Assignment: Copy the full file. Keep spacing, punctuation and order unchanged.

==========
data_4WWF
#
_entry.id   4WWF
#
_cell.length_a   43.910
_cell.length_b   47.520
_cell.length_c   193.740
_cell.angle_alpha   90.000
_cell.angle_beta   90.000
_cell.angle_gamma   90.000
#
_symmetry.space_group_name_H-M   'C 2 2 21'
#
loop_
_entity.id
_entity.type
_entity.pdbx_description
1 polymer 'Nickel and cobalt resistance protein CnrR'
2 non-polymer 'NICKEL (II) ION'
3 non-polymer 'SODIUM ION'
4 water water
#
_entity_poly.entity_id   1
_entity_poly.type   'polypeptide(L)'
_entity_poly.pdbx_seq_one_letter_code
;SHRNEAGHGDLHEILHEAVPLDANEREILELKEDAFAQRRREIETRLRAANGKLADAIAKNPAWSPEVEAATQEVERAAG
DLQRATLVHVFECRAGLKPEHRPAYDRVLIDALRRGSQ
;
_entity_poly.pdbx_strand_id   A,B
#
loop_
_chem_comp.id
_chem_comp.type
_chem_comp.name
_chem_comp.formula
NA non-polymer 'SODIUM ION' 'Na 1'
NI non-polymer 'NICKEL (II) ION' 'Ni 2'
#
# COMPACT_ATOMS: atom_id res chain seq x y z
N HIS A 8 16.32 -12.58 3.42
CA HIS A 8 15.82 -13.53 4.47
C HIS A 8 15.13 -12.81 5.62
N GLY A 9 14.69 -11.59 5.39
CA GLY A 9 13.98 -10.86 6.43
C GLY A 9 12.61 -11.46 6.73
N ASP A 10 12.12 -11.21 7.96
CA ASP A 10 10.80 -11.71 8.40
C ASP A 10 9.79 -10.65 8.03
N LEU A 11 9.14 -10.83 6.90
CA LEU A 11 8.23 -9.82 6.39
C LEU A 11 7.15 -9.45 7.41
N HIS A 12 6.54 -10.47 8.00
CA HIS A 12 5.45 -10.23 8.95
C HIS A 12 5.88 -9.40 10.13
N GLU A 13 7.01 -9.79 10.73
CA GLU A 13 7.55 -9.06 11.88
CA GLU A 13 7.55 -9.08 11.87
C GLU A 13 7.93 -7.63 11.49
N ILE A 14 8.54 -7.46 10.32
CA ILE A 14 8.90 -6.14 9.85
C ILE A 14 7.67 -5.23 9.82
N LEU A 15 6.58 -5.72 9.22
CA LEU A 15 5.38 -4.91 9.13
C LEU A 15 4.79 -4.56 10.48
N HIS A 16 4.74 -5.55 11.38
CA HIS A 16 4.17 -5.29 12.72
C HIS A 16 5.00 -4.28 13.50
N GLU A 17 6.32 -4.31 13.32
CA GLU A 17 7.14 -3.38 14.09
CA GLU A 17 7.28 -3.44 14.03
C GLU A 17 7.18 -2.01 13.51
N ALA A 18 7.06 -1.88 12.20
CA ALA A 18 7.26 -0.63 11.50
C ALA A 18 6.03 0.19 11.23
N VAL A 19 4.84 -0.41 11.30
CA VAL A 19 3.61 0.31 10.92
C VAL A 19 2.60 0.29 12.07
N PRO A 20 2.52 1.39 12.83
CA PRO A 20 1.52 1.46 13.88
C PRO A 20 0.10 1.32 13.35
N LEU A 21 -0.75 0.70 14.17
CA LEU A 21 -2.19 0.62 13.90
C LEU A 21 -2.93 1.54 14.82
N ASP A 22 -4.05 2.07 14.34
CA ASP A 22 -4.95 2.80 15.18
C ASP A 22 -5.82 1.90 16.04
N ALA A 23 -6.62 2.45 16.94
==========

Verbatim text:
data_4WWF
#
_entry.id   4WWF
#
_cell.length_a   43.910
_cell.length_b   47.520
_cell.length_c   193.740
_cell.angle_alpha   90.000
_cell.angle_beta   90.000
_cell.angle_gamma   90.000
#
_symmetry.space_group_name_H-M   'C 2 2 21'
#
loop_
_entity.id
_entity.type
_entity.pdbx_description
1 polymer 'Nickel and cobalt resistance protein CnrR'
2 non-polymer 'NICKEL (II) ION'
3 non-polymer 'SODIUM ION'
4 water water
#
_entity_poly.entity_id   1
_entity_poly.type   'polypeptide(L)'
_entity_poly.pdbx_seq_one_letter_code
;SHRNEAGHGDLHEILHEAVPLDANEREILELKEDAFAQRRREIETRLRAANGKLADAIAKNPAWSPEVEAATQEVERAAG
DLQRATLVHVFECRAGLKPEHRPAYDRVLIDALRRGSQ
;
_entity_poly.pdbx_strand_id   A,B
#
loop_
_chem_comp.id
_chem_comp.type
_chem_comp.name
_chem_comp.formula
NA non-polymer 'SODIUM ION' 'Na 1'
NI non-polymer 'NICKEL (II) ION' 'Ni 2'
#
# COMPACT_ATOMS: atom_id res chain seq x y z
N HIS A 8 16.32 -12.58 3.42
CA HIS A 8 15.82 -13.53 4.47
C HIS A 8 15.13 -12.81 5.62
N GLY A 9 14.69 -11.59 5.39
CA GLY A 9 13.98 -10.86 6.43
C GLY A 9 12.61 -11.46 6.73
N ASP A 10 12.12 -11.21 7.96
CA ASP A 10 10.80 -11.71 8.40
C ASP A 10 9.79 -10.65 8.03
N LEU A 11 9.14 -10.83 6.90
CA LEU A 11 8.23 -9.82 6.39
C LEU A 11 7.15 -9.45 7.41
N HIS A 12 6.54 -10.47 8.00
CA HIS A 12 5.45 -10.23 8.95
C HIS A 12 5.88 -9.40 10.13
N GLU A 13 7.01 -9.79 10.73
CA GLU A 13 7.55 -9.06 11.88
CA GLU A 13 7.55 -9.08 11.87
C GLU A 13 7.93 -7.63 11.49
N ILE A 14 8.54 -7.46 10.32
CA ILE A 14 8.90 -6.14 9.85
C ILE A 14 7.67 -5.23 9.82
N LEU A 15 6.58 -5.72 9.22
CA LEU A 15 5.38 -4.91 9.13
C LEU A 15 4.79 -4.56 10.48
N HIS A 16 4.74 -5.55 11.38
CA HIS A 16 4.17 -5.29 12.72
C HIS A 16 5.00 -4.28 13.50
N GLU A 17 6.32 -4.31 13.32
CA GLU A 17 7.14 -3.38 14.09
CA GLU A 17 7.28 -3.44 14.03
C GLU A 17 7.18 -2.01 13.51
N ALA A 18 7.06 -1.88 12.20
CA ALA A 18 7.26 -0.63 11.50
C ALA A 18 6.03 0.19 11.23
N VAL A 19 4.84 -0.41 11.30
CA VAL A 19 3.61 0.31 10.92
C VAL A 19 2.60 0.29 12.07
N PRO A 20 2.52 1.39 12.83
CA PRO A 20 1.52 1.46 13.88
C PRO A 20 0.10 1.32 13.35
N LEU A 21 -0.75 0.70 14.17
CA LEU A 21 -2.19 0.62 13.90
C LEU A 21 -2.93 1.54 14.82
N ASP A 22 -4.05 2.07 14.34
CA ASP A 22 -4.95 2.80 15.18
C ASP A 22 -5.82 1.90 16.04
N ALA A 23 -6.62 2.45 16.94